Is there some easy way to check whether the black king is on e8 or the white king is on e1, when using fen?

Here the black and white king are on d1/8 r2k3r/3q4/8/8/8/8/8/R1QK2RR

Here both are on the right field r3k2r/3q4/8/8/8/8/8/R1Q1K1RR

The problem is that there is really no regularity, to check by indexing whether the King is on e1/e8.

The fen above, could also be rb2k2r/3q4/8/8/8/8/8/R1Q1K1RR and would still be valid.

Checking for the rocks are pretty easy, since they have to be at the beginning or the end of the fen.

  • 1
    Sure, "are there exactly four spaces accounted for before the K". What is the context here? Are you writing code, or what? – Henry Keiter Jun 17 '14 at 18:17
  • Yeah I am writing code. 4K3 is also valid and there are not 4 spaces. – Niklas Jun 17 '14 at 18:25
  • 1
    Sure there are; I carefully did not say "four characters". You just have to treat numerals and alphabetical characters differently. – Henry Keiter Jun 17 '14 at 18:27
  • 4
    If you're writing code, then I suppose this is a question for stackoverflow.com – Wes Jun 17 '14 at 18:27
  • 1
    Also, a full FEN record includes castling availability information, which appears to be what you're actually looking for in the first place. After all, the current placement of Kings and Rooks is not sufficient for determining if a player can castle. – Henry Keiter Jun 17 '14 at 18:29

Thanks to Henry for the tip. Here is my solution.

var kingOnRightField = function (groundRow, king) {
    var index = 0;

    for (var i = 0; i < groundRow.length; i++) {
        var number = parseInt(groundRow[i]);
        index += isNaN(number) ? 1 : number;

        if (index == 5 && groundRow[i] == king) return true;

    return false;

var fen = "r3k2r/3q4/8/8/8/8/8/R1Q1K1RR";

var blackGroundRow = fen.split("/")[0];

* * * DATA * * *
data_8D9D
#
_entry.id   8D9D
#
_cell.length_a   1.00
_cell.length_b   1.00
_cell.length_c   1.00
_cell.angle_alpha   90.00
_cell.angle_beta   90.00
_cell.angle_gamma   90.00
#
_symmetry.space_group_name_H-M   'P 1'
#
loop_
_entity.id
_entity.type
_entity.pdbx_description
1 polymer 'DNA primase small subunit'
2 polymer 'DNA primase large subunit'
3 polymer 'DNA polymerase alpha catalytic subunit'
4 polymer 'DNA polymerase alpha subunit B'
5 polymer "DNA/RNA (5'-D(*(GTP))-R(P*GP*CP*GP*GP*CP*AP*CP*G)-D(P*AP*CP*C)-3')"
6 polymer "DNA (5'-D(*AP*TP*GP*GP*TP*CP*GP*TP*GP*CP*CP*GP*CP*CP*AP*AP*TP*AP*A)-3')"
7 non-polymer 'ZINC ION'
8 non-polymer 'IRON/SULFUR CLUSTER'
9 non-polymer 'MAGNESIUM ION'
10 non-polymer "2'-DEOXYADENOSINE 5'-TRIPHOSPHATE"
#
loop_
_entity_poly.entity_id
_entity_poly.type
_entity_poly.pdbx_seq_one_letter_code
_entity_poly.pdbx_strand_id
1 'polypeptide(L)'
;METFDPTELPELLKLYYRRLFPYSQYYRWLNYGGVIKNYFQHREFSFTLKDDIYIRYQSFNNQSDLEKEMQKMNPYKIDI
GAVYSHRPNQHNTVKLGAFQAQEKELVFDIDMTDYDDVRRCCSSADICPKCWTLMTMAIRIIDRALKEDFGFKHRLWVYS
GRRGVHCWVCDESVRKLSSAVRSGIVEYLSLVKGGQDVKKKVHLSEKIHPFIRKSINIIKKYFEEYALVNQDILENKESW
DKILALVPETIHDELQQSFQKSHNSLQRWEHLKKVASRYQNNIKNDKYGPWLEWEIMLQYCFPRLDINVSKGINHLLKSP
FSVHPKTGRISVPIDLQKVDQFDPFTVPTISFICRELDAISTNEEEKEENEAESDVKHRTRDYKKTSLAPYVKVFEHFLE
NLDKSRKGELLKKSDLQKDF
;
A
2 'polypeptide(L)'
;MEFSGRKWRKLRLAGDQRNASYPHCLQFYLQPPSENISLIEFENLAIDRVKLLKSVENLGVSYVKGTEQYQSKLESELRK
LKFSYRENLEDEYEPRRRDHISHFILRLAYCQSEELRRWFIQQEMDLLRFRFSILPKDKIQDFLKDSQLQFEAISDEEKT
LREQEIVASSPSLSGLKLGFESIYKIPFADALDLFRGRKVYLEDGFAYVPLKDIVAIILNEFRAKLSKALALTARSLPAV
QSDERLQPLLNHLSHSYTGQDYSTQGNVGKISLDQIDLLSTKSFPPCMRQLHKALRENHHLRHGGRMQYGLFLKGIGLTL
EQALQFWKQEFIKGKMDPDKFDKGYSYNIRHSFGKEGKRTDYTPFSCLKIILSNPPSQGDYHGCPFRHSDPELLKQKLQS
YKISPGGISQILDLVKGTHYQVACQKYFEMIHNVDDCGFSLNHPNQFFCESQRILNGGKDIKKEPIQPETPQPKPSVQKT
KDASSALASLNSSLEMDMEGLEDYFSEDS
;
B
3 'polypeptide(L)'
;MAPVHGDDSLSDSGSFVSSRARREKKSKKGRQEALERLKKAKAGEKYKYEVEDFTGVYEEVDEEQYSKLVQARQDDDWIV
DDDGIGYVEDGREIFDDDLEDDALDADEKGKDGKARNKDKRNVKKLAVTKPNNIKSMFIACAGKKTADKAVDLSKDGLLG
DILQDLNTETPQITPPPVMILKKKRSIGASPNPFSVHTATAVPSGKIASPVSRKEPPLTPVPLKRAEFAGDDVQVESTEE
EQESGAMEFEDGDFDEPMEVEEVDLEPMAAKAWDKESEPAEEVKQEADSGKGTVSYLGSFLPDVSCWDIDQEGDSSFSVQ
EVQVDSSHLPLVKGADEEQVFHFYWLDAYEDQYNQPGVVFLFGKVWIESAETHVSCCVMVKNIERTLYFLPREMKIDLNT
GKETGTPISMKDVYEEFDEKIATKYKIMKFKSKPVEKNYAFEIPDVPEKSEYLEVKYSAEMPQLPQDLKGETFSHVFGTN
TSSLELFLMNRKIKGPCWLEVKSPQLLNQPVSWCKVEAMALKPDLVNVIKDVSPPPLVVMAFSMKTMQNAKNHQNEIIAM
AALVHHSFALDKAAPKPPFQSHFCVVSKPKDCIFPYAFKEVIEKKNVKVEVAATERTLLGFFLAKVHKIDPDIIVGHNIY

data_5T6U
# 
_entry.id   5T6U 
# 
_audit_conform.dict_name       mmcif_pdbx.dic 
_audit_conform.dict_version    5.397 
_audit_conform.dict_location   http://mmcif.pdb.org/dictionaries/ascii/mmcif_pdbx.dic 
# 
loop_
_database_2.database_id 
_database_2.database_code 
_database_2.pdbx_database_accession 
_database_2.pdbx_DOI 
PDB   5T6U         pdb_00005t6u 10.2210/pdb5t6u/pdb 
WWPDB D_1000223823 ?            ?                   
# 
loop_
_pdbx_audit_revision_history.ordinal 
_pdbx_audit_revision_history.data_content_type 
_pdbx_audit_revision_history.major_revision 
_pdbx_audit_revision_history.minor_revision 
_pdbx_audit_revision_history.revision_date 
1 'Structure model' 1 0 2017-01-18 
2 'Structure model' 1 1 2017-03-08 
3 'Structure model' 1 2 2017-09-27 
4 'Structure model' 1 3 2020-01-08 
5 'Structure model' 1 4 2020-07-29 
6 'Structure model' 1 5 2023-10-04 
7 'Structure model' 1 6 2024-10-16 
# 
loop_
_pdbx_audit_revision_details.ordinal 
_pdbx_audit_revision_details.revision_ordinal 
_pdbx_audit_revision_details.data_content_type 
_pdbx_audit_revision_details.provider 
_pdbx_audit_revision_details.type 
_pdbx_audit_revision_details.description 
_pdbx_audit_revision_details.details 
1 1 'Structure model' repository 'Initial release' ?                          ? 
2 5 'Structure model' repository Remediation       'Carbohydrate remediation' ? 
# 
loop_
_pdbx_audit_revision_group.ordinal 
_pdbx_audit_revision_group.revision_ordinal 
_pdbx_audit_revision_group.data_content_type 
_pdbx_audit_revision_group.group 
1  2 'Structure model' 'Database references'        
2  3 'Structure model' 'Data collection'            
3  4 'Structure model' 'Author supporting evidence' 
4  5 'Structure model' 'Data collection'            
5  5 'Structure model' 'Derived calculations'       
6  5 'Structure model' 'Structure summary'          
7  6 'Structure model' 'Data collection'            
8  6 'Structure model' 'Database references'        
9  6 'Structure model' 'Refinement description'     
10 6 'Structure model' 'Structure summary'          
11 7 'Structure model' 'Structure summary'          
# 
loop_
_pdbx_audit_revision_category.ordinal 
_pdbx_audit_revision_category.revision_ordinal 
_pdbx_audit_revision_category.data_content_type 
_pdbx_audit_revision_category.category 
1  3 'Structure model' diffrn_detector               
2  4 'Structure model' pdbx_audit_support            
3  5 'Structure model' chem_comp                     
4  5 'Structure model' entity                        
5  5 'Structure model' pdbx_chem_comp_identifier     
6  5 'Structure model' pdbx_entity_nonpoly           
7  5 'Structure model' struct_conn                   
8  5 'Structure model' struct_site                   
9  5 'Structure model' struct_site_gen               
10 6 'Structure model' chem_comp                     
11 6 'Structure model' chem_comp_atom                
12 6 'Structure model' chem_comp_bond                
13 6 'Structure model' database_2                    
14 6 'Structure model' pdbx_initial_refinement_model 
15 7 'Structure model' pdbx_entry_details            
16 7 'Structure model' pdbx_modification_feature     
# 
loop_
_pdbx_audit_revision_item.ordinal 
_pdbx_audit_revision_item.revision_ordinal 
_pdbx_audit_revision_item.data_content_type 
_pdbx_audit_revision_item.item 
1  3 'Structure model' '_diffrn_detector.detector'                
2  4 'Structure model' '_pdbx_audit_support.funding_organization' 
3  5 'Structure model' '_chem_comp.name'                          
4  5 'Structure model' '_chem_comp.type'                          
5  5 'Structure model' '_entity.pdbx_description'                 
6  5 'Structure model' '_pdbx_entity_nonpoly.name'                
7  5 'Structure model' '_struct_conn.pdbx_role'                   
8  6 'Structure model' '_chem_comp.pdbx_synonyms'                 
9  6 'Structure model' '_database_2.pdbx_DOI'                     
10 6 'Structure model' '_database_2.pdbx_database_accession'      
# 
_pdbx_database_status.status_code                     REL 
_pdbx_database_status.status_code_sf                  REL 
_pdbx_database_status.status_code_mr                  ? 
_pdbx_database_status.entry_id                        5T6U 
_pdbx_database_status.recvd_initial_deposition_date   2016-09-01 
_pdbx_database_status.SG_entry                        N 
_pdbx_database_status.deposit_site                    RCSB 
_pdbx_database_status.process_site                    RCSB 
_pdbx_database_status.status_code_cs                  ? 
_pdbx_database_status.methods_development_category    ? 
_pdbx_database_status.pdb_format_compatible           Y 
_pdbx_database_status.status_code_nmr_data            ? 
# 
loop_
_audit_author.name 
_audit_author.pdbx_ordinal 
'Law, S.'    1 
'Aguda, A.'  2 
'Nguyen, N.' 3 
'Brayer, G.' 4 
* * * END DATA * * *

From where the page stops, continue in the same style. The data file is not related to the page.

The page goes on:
var whiteGroundRow = fen.split("/")[7];

var blackKingOnRightField = kingOnRightField(blackGroundRow, 'k');
var whiteKingOnRightField = kingOnRightField(whiteGroundRow, 'K');
  • Have you tested the code with different types of FEN? – Wes Jun 17 '14 at 21:57
  • Yup I did. I updated my post as I wrote a handy function. – Niklas Jun 18 '14 at 6:24

To add to Henry's answer this is the proper nomenclature in a FEN file for castling availability:

If neither side can castle, this is "-". Otherwise, this has one or more letters: "K" (White can castle kingside), "Q" (White can castle queenside), "k" (Black can castle kingside), and/or "q" (Black can castle queenside).

  • I already do know that, but if somebody is setting up a position on the board with spare pieces, there is no complete FEN string available. So one has to be generated. And for the castling part, I have to double check if the rocks and the kings are on their right fields. – Niklas Jun 21 '14 at 8:22
  • Ah I see, but in such an instance there is no way to discern the intent of the author's position - whether or not he envisioned the king or rook moving in the development of this position. – maxwell Jun 21 '14 at 17:52

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